Light can be broken down into 3 particular qualities that you will need to pay attention to:
Light Quality can most easily be described with 2 adjectives; hard or soft.
Hard light tends to produce shadows with well defined, sharp edges. The transition between light and shadow is abrupt.
Soft light produces a smoother gradation between light and shadow, so that the shadow edges look feathered or soft for a smooth transition.
Quantity refers to intensity or how much light there is. An even exposure will generally have shadow, highlight, and well exposed midtones. Images with lots of light and little midtone or shadow are referred to as "high key." Images that are dark and have less light are called, "low key."
Direction refers to where the light is coming from in relation to your subject. Light direction is key for creating shape.
All of these qualities can be manipulated (and/or planned, if shooting in natural light) to produce whatever effect the photographer desires. Instruments used to manipulate the quality of light are known as "light modifiers" or simply "modifiers."
The job of a modifier is to manipulate the light that is available, whether natural or artificial, to produce a desired effect.
There are 3 main ways light is modified; by reflection (which can modify all 3 light qualities) diffusion (which tends to modify quality and quantity) and flagging (which "eats" light and affects quantity)
Reflection is the most common way to manipulate light and one of the easiest since reflectors can be found almost everywhere. Certain kinds of reflectors can even serve to diffuse (larger sources such as a wall or the side of a building and white colored material) or intensify (silver reflectors or "hard" surfaces that have highly reflective properties like mirrors) available light rather that just redirecting it.
Diffusion refers to breaking the light up with the main goal of diminishing it's quantity and often softening it. Sheer window curtains are good example. They diminish the amount of light coming through the window and break the light up so that it's softer as well.
Flagging is a term used to describe blocking the light and is most often done with something black, such as a piece of foam core board or a black material. The purpose is to block the light or reduce it. Light can be flagged from a subject or even from the camera itself.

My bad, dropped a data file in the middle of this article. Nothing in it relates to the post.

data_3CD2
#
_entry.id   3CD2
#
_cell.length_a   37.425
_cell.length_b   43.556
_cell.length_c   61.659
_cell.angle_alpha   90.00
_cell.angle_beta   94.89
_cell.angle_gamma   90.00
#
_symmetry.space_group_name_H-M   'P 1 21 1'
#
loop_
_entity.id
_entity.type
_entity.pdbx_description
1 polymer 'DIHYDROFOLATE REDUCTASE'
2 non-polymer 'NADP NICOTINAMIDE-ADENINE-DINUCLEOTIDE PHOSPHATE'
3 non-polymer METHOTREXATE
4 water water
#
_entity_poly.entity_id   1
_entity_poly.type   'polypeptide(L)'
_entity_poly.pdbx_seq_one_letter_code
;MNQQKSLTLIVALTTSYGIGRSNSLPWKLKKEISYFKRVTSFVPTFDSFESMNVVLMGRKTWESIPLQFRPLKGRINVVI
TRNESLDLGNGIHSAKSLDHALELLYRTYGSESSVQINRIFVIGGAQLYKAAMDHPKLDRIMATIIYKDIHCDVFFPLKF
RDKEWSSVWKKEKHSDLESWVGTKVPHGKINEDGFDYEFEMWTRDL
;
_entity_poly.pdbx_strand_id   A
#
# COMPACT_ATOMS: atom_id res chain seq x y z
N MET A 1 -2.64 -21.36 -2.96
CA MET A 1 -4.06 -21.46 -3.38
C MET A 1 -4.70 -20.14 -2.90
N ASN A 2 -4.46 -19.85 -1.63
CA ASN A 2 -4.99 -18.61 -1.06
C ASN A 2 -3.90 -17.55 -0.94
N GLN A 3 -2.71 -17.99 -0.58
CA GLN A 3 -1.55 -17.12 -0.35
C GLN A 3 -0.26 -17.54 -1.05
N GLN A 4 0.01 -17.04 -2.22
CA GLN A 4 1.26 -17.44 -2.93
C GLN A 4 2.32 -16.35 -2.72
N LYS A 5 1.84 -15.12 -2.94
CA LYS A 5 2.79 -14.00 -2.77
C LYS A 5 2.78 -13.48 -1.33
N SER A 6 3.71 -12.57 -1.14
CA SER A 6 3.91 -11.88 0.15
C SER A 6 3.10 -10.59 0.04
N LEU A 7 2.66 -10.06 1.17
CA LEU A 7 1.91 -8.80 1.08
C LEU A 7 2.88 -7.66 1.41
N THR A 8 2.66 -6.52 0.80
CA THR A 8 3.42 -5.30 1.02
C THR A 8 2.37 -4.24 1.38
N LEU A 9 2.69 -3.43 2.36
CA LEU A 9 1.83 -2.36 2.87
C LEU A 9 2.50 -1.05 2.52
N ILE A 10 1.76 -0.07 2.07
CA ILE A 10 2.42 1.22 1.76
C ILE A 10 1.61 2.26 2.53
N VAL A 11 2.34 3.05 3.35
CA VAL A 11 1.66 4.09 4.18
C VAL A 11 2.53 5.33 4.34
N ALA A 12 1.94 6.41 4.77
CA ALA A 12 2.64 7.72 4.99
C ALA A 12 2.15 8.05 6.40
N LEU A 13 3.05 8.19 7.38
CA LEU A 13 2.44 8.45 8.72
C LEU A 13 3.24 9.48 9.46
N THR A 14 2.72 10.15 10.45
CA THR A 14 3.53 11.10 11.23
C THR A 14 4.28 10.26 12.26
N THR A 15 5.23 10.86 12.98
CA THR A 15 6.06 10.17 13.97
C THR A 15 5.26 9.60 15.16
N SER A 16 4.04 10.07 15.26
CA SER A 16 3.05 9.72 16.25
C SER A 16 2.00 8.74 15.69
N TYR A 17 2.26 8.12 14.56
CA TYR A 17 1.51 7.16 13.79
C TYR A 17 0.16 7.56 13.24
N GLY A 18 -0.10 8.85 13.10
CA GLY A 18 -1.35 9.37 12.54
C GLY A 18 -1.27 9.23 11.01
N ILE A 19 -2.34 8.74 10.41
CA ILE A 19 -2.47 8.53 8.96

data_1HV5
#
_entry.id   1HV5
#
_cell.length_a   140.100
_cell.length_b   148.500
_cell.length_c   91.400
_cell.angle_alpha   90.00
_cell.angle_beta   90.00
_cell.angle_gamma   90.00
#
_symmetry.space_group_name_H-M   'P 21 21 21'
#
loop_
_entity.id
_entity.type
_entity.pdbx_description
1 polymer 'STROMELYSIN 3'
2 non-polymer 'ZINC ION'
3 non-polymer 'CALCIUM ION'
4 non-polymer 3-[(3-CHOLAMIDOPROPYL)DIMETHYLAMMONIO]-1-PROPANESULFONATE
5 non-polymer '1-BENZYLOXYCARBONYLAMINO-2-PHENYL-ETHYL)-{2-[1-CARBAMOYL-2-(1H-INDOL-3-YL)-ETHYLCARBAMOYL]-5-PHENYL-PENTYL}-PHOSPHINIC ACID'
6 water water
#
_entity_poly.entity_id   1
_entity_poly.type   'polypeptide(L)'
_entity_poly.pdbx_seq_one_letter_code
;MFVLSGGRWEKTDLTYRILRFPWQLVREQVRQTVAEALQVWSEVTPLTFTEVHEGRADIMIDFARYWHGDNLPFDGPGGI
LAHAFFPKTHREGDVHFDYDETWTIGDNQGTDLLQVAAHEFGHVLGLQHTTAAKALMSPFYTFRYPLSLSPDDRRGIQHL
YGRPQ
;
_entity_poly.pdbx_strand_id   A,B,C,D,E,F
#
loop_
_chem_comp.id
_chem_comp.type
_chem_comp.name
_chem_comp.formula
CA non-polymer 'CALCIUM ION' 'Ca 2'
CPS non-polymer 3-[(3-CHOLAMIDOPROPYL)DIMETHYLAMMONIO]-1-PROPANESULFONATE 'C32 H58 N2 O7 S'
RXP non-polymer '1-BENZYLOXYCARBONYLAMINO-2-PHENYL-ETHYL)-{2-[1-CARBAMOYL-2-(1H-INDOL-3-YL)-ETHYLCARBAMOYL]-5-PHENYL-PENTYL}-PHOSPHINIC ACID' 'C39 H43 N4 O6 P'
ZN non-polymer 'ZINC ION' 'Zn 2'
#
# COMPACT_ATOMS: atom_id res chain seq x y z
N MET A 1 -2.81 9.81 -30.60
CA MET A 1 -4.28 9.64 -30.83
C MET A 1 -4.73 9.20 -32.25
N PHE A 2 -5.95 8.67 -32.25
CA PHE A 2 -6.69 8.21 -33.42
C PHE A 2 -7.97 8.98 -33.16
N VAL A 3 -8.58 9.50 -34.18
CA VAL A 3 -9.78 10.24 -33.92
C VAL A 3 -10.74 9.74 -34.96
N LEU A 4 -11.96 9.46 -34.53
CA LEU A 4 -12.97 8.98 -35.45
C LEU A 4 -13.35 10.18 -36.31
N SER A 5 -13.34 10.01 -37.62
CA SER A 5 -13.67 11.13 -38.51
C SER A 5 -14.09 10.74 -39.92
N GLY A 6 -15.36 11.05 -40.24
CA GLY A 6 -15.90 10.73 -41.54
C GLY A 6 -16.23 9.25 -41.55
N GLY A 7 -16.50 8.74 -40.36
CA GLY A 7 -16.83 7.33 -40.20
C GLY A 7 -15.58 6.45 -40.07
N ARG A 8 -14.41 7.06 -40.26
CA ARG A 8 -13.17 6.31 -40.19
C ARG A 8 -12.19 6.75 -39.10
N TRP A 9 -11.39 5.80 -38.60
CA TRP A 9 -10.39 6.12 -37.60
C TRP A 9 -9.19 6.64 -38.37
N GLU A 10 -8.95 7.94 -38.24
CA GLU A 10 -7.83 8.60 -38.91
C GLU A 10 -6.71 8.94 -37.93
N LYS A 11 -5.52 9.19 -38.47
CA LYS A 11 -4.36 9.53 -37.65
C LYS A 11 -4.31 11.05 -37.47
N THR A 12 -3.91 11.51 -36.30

When you are preparing for a shoot, it's best to visualize what kind of light you want and plan accordingly. If you are shooting in natural light then you need to know exactly what kind of light you want. Morning and evening provides diffuse directional light with morning light being cooler and evening light being warmer. Mid day produces hard light that comes from high angles and is not generally considered flattering for most people without some kind of modification.
If you use artificial light, you have a few more options and aren't quite as hampered by the position of the sun.
Your job this week is to start paying attention to light. Look around you and see where the light is coming from? What angle is it falling at? Is it hard or soft? Is there a lot of light, or just a little? How is it falling on the faces of the people around you? Is it flattering?
Take 1 day out and shoot all 3 qualities. It doesn't need to be a person as long as the light quality is evident. Post 3 photos in the comments below that show all 3 light qualities and explain what you are showing in each photo; quality (hard or soft) quantity (a lot of light or just a little) and direction (light that is coming from an angle)
Also, watch this great tutorial from B&H photo with Neil van Niekerk. He get's much more in depth with light than I can do here.
this course by Tony Corbell on Creative Live (if you don't have an account yet, GET ONE! Creative Live is one of the best resources you can have) because the depth of knowledge is fantastic and you come back to it any time you like.